The fight against poverty continues! 

New York non-profit the Robin Hood Foundation has named ex-paratrooper and Citigroup investment division veteran Wes Moore as their new CEO, according to Bloomberg

Moore will take the boss skills obtained from leading 1,800 troops against Taliban during his stint in Afghanistan between 2005 and 2006 and his banking expertise to his new role. He served as a paratrooper and captain with the 1st Brigade of the 82nd Airborne Division of the U.S. Army. 

“I came back understanding and realizing that the greatest opportunities we have in this country will not be won by our air force machinery nor the bombs we can drop,” Moore told Bloomberg. They “are going to be fought and found with our ability to unearth every drop of human potential we have.”

Moore graduated with honors from Johns Hopkins University, then landed at Oxford shortly after September 11, where he wrote his thesis on Islam. 

As far as professional experience, Moore brings six years in finance (including Deutsche Bank in London), a stint at the White House as a fellow for then Secretary of State Condoleezza Rice and his role as the founder of BridgeEdU, a startup to help students transition to college. 

His Citigroup boss, head of corporate and investment banking Ray McGuire, praised his commitment adding, “He excelled at the basics, but also at the strategy." Additionally, Moore impressed his Citigroup boss by writing and publishing his book The Other Wes Moore, which he toiled away at during early morning hours before heading into work. 

Succeeding David Saltzman, the 38-year-old powerhouse will be taking a holistic approach, and wants to combat poverty by working with government agencies and other partners. “Philanthropy alone is not going to fix this," Moore noted. “Part of our role is to be a convener, the secretary of the future.”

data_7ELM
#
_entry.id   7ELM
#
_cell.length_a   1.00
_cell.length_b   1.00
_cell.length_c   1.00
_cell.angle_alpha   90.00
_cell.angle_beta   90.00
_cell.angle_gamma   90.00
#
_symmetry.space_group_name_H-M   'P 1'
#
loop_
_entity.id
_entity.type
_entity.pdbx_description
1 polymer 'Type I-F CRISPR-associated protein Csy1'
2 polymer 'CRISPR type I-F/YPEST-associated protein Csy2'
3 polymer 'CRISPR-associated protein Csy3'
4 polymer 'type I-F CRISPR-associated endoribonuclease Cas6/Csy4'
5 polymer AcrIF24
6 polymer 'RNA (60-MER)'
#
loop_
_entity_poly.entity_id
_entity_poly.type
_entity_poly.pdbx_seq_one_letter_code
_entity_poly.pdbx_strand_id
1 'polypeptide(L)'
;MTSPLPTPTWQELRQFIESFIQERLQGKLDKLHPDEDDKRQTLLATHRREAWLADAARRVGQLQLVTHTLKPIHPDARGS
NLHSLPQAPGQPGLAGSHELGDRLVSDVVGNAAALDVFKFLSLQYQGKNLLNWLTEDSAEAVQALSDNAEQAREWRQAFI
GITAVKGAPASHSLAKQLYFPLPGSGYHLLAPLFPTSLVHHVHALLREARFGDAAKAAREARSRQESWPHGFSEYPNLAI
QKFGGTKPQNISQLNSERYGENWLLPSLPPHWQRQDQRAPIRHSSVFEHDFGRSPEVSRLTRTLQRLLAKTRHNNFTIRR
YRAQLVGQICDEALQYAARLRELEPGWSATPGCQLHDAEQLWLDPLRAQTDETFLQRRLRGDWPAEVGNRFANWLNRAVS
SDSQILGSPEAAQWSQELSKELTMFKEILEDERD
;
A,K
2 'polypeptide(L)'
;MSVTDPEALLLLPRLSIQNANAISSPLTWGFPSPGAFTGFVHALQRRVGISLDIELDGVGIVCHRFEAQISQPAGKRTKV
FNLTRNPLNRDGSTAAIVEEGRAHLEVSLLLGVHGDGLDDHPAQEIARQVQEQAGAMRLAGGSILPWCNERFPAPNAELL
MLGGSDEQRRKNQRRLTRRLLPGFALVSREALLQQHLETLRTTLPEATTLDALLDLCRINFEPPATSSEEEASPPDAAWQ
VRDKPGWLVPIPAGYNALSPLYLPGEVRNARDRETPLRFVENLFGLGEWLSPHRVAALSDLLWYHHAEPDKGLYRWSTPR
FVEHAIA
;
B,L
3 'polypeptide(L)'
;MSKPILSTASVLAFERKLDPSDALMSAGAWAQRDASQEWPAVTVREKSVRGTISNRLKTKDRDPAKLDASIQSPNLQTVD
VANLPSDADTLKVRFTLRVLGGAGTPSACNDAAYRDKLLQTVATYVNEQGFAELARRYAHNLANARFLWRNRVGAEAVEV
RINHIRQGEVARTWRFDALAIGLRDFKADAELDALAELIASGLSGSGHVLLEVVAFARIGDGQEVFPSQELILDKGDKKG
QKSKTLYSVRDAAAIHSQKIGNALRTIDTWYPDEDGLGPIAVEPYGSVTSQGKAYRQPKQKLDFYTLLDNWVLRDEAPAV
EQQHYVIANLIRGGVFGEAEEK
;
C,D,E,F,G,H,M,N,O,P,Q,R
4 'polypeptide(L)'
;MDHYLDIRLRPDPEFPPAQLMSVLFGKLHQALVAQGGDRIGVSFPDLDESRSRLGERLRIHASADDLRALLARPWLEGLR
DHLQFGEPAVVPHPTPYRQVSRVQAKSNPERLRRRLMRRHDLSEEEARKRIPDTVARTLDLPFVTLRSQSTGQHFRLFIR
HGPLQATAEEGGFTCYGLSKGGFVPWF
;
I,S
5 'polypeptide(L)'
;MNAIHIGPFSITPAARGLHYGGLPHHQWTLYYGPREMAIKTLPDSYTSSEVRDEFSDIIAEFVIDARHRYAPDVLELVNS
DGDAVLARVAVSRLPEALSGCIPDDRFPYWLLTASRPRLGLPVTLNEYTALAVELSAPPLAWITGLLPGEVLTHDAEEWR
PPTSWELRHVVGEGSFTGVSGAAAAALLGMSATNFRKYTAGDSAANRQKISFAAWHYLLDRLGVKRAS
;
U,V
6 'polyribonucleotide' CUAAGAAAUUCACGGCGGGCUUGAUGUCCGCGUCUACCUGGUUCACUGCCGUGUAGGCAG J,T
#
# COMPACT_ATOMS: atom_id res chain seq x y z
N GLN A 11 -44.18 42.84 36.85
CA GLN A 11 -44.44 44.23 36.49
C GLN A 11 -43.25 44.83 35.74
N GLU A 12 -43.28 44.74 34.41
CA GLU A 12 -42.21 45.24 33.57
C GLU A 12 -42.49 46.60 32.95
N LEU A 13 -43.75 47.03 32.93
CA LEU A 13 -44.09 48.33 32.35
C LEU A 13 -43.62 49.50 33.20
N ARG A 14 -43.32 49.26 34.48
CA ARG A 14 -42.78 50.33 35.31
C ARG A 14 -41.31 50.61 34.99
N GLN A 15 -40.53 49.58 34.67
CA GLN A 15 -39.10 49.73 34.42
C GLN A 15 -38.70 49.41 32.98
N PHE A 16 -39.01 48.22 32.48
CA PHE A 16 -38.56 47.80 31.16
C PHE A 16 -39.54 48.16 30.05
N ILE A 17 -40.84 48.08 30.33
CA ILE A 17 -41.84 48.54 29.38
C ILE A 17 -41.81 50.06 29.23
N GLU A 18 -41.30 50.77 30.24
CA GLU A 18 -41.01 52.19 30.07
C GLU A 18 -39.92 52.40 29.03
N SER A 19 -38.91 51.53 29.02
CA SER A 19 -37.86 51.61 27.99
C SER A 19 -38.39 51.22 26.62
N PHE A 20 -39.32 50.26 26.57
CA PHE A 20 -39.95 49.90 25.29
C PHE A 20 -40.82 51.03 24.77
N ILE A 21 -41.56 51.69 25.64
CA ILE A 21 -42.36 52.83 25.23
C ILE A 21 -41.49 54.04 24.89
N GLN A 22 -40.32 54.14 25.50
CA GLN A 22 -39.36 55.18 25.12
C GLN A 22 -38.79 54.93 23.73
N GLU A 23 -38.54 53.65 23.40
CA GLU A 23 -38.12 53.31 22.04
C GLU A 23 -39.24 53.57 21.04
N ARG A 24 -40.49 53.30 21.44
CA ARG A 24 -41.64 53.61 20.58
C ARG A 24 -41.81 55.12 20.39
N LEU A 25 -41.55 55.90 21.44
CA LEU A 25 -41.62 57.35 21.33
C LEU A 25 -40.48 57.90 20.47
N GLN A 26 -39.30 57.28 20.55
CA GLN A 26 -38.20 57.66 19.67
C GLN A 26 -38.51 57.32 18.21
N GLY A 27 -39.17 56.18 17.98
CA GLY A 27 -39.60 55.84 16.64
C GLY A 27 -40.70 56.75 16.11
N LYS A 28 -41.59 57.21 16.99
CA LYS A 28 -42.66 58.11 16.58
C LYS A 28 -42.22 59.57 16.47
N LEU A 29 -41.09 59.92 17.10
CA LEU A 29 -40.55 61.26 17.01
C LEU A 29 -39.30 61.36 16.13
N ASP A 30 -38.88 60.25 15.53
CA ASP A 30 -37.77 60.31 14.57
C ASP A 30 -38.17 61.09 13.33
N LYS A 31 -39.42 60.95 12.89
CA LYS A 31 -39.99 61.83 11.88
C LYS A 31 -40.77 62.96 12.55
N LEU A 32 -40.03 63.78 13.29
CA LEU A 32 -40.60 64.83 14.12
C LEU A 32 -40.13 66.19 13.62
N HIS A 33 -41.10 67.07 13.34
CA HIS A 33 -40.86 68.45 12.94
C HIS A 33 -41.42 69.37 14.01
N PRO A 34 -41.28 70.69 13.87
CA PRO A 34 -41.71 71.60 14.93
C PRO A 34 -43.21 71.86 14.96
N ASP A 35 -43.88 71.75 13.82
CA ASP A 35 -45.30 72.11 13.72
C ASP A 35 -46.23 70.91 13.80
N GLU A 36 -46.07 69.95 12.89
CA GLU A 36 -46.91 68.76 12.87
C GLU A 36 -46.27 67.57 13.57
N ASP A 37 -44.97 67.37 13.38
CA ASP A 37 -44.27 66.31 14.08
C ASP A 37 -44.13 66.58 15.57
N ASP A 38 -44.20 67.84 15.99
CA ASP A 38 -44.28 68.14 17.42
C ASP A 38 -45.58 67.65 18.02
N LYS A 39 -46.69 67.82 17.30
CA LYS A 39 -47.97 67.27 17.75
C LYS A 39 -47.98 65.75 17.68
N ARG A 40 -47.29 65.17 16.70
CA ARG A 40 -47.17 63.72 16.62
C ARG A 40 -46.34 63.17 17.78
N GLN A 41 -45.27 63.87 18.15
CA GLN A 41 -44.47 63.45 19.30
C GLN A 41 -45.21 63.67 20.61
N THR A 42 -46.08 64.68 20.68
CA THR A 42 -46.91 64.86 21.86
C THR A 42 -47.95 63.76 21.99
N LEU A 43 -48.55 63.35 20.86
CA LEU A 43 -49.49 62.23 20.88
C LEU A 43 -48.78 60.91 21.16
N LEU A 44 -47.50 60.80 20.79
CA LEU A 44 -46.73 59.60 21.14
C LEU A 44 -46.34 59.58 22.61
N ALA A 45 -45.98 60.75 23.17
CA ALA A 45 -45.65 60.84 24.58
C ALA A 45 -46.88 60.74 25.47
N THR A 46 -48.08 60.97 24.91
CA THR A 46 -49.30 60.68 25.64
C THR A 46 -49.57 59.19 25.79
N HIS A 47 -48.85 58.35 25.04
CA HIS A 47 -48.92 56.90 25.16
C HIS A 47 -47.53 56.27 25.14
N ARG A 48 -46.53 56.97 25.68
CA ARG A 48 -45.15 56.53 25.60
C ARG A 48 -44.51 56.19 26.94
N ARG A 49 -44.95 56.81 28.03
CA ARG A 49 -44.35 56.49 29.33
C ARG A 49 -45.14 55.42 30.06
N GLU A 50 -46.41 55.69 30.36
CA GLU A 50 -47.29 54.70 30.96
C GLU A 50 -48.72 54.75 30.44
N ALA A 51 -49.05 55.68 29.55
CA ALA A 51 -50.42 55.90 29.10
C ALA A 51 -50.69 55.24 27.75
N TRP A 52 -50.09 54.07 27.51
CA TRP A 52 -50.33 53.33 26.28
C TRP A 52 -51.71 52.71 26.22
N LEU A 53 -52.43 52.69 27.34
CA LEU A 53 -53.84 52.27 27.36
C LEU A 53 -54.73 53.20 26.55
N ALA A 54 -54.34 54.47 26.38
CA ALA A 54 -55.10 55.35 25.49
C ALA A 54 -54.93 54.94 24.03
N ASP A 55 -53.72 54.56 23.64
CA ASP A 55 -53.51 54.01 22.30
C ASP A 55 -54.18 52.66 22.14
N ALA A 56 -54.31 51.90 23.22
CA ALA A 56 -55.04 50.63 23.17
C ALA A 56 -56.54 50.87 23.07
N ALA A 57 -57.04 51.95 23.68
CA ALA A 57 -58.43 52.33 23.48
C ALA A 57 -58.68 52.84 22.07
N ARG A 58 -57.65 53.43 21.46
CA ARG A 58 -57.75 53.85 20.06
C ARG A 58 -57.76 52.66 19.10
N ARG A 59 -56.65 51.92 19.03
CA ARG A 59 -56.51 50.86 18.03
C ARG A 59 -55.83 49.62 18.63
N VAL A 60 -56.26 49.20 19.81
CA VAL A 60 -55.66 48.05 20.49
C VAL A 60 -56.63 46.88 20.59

His personal history with poverty has a huge impact on his efforts as well. A native of Baltimore, Moore was three when his father died and his Jamaican-born mother moved the family to live with her parents in the Bronx. There, he ended up experiencing two different ends of the New York spectrum: spending his days at his private Riverdale Country School and his evenings in his own "graffiti-and crack-filled neighborhood." He went through a whirlwind of school struggles, and ended up in handcuffs before finding his path in military school.

How does Moore feel right about now? Well, he summed it up by citing Notorious B.I.G.'s Sky's the Limit saying, “There’s a line in it where he says, ‘Stay far from timid, only make moves when your heart’s in it. And live the phrase sky’s the limit.’ That’s how I’m approaching this work."

In the last year, Robin Hood distributed $133.3 million in grants and initiatives for more than 200 nonprofits and provided support valued at $51.6 million to charter high schools. Moore will assume his new position at the end of June. The sky's the limit, indeed.